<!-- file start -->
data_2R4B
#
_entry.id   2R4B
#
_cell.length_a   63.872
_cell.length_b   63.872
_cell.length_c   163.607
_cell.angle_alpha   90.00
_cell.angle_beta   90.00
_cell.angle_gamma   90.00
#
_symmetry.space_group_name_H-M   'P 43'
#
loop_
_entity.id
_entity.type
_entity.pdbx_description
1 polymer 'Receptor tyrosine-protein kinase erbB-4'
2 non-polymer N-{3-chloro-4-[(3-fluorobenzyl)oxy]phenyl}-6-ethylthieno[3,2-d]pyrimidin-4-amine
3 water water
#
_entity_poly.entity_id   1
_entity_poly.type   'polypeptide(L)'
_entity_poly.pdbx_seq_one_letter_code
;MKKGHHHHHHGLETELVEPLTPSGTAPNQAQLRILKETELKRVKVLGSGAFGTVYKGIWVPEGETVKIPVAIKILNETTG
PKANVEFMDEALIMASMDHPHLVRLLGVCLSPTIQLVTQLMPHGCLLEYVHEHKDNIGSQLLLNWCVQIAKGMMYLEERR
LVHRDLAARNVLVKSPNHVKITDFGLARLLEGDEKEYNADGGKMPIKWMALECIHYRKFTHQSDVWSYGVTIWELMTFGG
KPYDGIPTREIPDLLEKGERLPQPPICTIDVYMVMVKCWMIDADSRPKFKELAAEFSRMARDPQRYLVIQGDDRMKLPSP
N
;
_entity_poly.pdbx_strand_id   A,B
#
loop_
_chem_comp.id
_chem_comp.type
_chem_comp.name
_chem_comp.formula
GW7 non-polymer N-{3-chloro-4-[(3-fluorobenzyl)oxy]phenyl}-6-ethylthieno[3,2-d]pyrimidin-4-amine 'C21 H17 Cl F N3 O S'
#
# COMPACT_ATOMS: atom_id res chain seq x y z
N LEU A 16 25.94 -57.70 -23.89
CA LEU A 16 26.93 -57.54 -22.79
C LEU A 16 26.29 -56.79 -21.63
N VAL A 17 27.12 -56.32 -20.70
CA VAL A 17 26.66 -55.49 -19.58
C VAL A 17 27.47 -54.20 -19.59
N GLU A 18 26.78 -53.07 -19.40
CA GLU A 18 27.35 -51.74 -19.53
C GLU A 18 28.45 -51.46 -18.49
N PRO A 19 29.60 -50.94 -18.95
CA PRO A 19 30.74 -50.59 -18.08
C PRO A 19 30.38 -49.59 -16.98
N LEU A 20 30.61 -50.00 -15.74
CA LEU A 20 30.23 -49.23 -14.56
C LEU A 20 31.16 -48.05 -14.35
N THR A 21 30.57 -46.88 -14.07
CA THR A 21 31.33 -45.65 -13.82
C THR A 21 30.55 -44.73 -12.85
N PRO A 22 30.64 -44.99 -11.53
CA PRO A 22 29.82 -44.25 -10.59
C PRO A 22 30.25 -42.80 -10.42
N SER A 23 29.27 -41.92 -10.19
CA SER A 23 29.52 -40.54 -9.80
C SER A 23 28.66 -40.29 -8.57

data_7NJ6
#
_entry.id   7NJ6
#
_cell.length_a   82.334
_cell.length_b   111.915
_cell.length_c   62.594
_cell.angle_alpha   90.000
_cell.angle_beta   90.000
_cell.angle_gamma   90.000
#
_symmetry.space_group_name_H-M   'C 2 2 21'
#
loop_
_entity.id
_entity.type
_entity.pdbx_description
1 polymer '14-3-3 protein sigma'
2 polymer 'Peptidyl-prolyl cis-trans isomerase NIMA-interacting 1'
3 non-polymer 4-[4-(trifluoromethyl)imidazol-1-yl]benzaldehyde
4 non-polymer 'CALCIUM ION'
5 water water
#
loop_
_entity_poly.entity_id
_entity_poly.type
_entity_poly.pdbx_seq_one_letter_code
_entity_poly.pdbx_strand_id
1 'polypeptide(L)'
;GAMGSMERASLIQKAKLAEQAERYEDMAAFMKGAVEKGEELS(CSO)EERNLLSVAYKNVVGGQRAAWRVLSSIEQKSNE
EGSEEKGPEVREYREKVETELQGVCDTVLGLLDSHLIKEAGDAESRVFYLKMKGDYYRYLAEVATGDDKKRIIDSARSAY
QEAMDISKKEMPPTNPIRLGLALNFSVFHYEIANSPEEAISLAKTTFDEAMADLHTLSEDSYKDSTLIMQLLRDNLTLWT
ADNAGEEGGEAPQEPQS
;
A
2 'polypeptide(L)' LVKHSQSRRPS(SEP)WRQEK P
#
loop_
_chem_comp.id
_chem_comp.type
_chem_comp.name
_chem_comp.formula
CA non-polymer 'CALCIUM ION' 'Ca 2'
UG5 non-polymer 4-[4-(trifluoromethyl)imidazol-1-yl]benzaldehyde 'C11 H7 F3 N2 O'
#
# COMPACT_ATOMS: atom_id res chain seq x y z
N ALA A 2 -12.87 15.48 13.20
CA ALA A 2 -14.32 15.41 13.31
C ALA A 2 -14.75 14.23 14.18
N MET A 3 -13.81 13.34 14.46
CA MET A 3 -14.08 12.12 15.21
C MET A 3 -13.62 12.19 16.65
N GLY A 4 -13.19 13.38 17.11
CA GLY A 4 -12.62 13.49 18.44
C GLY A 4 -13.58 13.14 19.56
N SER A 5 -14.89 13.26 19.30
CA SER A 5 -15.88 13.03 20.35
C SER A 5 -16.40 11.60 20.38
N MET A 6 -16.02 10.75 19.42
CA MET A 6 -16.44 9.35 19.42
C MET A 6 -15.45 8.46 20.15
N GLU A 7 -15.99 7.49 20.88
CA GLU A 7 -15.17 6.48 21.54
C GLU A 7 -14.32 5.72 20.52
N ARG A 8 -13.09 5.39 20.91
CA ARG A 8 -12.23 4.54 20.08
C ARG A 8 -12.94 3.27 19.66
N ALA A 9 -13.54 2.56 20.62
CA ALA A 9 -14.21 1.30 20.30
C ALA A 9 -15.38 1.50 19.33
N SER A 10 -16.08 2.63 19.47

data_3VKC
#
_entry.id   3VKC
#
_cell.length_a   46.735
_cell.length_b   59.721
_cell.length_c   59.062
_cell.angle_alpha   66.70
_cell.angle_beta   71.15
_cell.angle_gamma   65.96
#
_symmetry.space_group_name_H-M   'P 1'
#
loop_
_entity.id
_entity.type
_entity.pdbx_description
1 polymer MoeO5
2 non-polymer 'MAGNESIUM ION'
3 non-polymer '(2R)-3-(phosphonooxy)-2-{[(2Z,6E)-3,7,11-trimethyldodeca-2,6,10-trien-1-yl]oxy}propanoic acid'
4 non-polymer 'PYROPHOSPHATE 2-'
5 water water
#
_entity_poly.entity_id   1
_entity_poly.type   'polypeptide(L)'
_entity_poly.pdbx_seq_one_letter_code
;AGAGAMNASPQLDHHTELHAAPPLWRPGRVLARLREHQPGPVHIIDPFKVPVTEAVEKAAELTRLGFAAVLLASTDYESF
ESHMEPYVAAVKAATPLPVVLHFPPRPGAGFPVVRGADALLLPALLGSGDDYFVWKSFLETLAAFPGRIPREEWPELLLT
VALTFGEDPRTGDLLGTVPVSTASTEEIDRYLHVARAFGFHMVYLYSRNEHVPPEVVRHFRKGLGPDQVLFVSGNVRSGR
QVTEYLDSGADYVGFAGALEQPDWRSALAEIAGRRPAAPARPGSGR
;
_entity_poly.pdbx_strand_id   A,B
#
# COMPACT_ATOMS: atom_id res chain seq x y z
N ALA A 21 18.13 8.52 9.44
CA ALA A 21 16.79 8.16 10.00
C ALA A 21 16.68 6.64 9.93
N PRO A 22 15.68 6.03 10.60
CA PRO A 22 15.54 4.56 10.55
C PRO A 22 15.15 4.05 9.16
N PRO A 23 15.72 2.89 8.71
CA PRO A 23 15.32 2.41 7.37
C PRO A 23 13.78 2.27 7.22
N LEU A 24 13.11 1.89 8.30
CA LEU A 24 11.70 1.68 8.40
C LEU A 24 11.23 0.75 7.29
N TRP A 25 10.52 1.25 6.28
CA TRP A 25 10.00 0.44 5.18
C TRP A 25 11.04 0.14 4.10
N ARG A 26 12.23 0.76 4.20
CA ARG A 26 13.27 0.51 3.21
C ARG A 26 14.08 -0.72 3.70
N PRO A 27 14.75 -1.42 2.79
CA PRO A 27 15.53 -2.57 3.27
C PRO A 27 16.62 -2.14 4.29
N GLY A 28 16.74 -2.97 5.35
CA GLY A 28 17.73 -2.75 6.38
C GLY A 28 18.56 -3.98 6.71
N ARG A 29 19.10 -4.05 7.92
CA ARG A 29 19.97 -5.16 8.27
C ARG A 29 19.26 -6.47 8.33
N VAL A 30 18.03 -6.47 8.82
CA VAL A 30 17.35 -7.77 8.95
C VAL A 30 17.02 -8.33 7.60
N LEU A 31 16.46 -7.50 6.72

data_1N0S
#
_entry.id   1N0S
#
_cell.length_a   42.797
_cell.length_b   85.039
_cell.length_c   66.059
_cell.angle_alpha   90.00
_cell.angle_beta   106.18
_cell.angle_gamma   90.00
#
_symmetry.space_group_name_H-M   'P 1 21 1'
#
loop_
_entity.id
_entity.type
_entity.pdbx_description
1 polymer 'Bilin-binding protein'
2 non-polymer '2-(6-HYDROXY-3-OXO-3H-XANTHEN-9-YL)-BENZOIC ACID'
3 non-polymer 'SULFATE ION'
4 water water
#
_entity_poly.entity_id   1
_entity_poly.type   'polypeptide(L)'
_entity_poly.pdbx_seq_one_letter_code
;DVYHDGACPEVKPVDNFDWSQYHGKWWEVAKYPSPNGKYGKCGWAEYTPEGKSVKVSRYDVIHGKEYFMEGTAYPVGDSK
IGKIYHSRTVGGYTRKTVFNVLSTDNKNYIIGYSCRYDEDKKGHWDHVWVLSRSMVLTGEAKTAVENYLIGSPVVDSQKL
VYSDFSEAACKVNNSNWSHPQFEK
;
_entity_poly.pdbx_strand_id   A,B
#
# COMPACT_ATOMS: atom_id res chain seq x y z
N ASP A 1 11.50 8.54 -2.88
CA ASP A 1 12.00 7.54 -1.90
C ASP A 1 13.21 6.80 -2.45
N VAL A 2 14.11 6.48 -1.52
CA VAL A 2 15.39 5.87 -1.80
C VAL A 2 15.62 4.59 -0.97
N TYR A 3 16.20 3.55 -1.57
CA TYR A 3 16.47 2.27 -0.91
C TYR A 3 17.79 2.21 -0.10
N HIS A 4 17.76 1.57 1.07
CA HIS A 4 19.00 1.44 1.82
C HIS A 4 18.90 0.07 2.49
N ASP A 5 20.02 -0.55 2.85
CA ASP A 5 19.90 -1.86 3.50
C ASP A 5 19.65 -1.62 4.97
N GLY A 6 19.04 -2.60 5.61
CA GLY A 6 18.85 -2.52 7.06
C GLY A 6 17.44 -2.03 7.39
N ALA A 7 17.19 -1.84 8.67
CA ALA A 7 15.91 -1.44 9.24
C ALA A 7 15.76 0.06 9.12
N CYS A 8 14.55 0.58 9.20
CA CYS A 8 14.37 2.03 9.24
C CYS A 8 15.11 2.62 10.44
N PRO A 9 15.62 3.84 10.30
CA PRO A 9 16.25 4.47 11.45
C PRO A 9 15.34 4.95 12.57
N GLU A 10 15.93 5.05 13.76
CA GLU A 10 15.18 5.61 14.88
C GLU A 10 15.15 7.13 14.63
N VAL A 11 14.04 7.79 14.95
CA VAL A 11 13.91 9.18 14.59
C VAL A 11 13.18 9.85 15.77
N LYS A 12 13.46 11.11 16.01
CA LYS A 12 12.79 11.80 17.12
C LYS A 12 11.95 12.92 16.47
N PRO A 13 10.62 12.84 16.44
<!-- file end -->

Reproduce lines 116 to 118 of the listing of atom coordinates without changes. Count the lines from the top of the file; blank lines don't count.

C MET A 3 -13.62 12.19 16.65
N GLY A 4 -13.19 13.38 17.11
CA GLY A 4 -12.62 13.49 18.44